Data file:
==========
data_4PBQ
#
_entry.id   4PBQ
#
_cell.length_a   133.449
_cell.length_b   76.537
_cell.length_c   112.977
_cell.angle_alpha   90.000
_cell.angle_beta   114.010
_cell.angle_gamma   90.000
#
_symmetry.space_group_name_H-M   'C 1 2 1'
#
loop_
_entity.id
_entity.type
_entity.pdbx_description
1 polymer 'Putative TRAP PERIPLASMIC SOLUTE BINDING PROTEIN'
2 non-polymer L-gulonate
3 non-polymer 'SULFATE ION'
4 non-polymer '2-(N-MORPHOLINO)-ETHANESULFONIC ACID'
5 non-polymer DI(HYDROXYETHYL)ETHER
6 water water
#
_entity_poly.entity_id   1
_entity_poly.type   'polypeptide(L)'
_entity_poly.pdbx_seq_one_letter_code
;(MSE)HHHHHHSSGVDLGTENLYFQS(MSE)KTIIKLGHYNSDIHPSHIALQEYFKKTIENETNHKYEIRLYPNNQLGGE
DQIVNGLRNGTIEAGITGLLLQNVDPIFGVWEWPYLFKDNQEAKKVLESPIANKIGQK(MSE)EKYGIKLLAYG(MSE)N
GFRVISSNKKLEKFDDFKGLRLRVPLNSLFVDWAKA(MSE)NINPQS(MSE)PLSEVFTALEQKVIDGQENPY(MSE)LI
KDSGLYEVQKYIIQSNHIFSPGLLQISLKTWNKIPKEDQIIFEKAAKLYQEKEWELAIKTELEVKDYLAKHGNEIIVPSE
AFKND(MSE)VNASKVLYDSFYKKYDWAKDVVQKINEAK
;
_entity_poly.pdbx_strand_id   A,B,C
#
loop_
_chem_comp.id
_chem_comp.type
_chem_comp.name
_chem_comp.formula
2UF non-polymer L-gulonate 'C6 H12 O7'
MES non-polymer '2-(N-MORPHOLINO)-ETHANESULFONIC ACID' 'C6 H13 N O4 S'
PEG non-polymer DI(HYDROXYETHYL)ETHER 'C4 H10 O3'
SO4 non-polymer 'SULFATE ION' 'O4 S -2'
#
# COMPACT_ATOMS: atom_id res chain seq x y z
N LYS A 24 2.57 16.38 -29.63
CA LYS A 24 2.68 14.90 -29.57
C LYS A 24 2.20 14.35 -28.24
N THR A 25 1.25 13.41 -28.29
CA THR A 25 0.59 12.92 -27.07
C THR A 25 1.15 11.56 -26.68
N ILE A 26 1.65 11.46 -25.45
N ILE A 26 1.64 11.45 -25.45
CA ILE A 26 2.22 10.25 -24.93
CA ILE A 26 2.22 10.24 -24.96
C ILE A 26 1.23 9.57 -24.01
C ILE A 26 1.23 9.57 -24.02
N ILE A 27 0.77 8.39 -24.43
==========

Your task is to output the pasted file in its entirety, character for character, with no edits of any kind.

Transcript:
data_4PBQ
#
_entry.id   4PBQ
#
_cell.length_a   133.449
_cell.length_b   76.537
_cell.length_c   112.977
_cell.angle_alpha   90.000
_cell.angle_beta   114.010
_cell.angle_gamma   90.000
#
_symmetry.space_group_name_H-M   'C 1 2 1'
#
loop_
_entity.id
_entity.type
_entity.pdbx_description
1 polymer 'Putative TRAP PERIPLASMIC SOLUTE BINDING PROTEIN'
2 non-polymer L-gulonate
3 non-polymer 'SULFATE ION'
4 non-polymer '2-(N-MORPHOLINO)-ETHANESULFONIC ACID'
5 non-polymer DI(HYDROXYETHYL)ETHER
6 water water
#
_entity_poly.entity_id   1
_entity_poly.type   'polypeptide(L)'
_entity_poly.pdbx_seq_one_letter_code
;(MSE)HHHHHHSSGVDLGTENLYFQS(MSE)KTIIKLGHYNSDIHPSHIALQEYFKKTIENETNHKYEIRLYPNNQLGGE
DQIVNGLRNGTIEAGITGLLLQNVDPIFGVWEWPYLFKDNQEAKKVLESPIANKIGQK(MSE)EKYGIKLLAYG(MSE)N
GFRVISSNKKLEKFDDFKGLRLRVPLNSLFVDWAKA(MSE)NINPQS(MSE)PLSEVFTALEQKVIDGQENPY(MSE)LI
KDSGLYEVQKYIIQSNHIFSPGLLQISLKTWNKIPKEDQIIFEKAAKLYQEKEWELAIKTELEVKDYLAKHGNEIIVPSE
AFKND(MSE)VNASKVLYDSFYKKYDWAKDVVQKINEAK
;
_entity_poly.pdbx_strand_id   A,B,C
#
loop_
_chem_comp.id
_chem_comp.type
_chem_comp.name
_chem_comp.formula
2UF non-polymer L-gulonate 'C6 H12 O7'
MES non-polymer '2-(N-MORPHOLINO)-ETHANESULFONIC ACID' 'C6 H13 N O4 S'
PEG non-polymer DI(HYDROXYETHYL)ETHER 'C4 H10 O3'
SO4 non-polymer 'SULFATE ION' 'O4 S -2'
#
# COMPACT_ATOMS: atom_id res chain seq x y z
N LYS A 24 2.57 16.38 -29.63
CA LYS A 24 2.68 14.90 -29.57
C LYS A 24 2.20 14.35 -28.24
N THR A 25 1.25 13.41 -28.29
CA THR A 25 0.59 12.92 -27.07
C THR A 25 1.15 11.56 -26.68
N ILE A 26 1.65 11.46 -25.45
N ILE A 26 1.64 11.45 -25.45
CA ILE A 26 2.22 10.25 -24.93
CA ILE A 26 2.22 10.24 -24.96
C ILE A 26 1.23 9.57 -24.01
C ILE A 26 1.23 9.57 -24.02
N ILE A 27 0.77 8.39 -24.43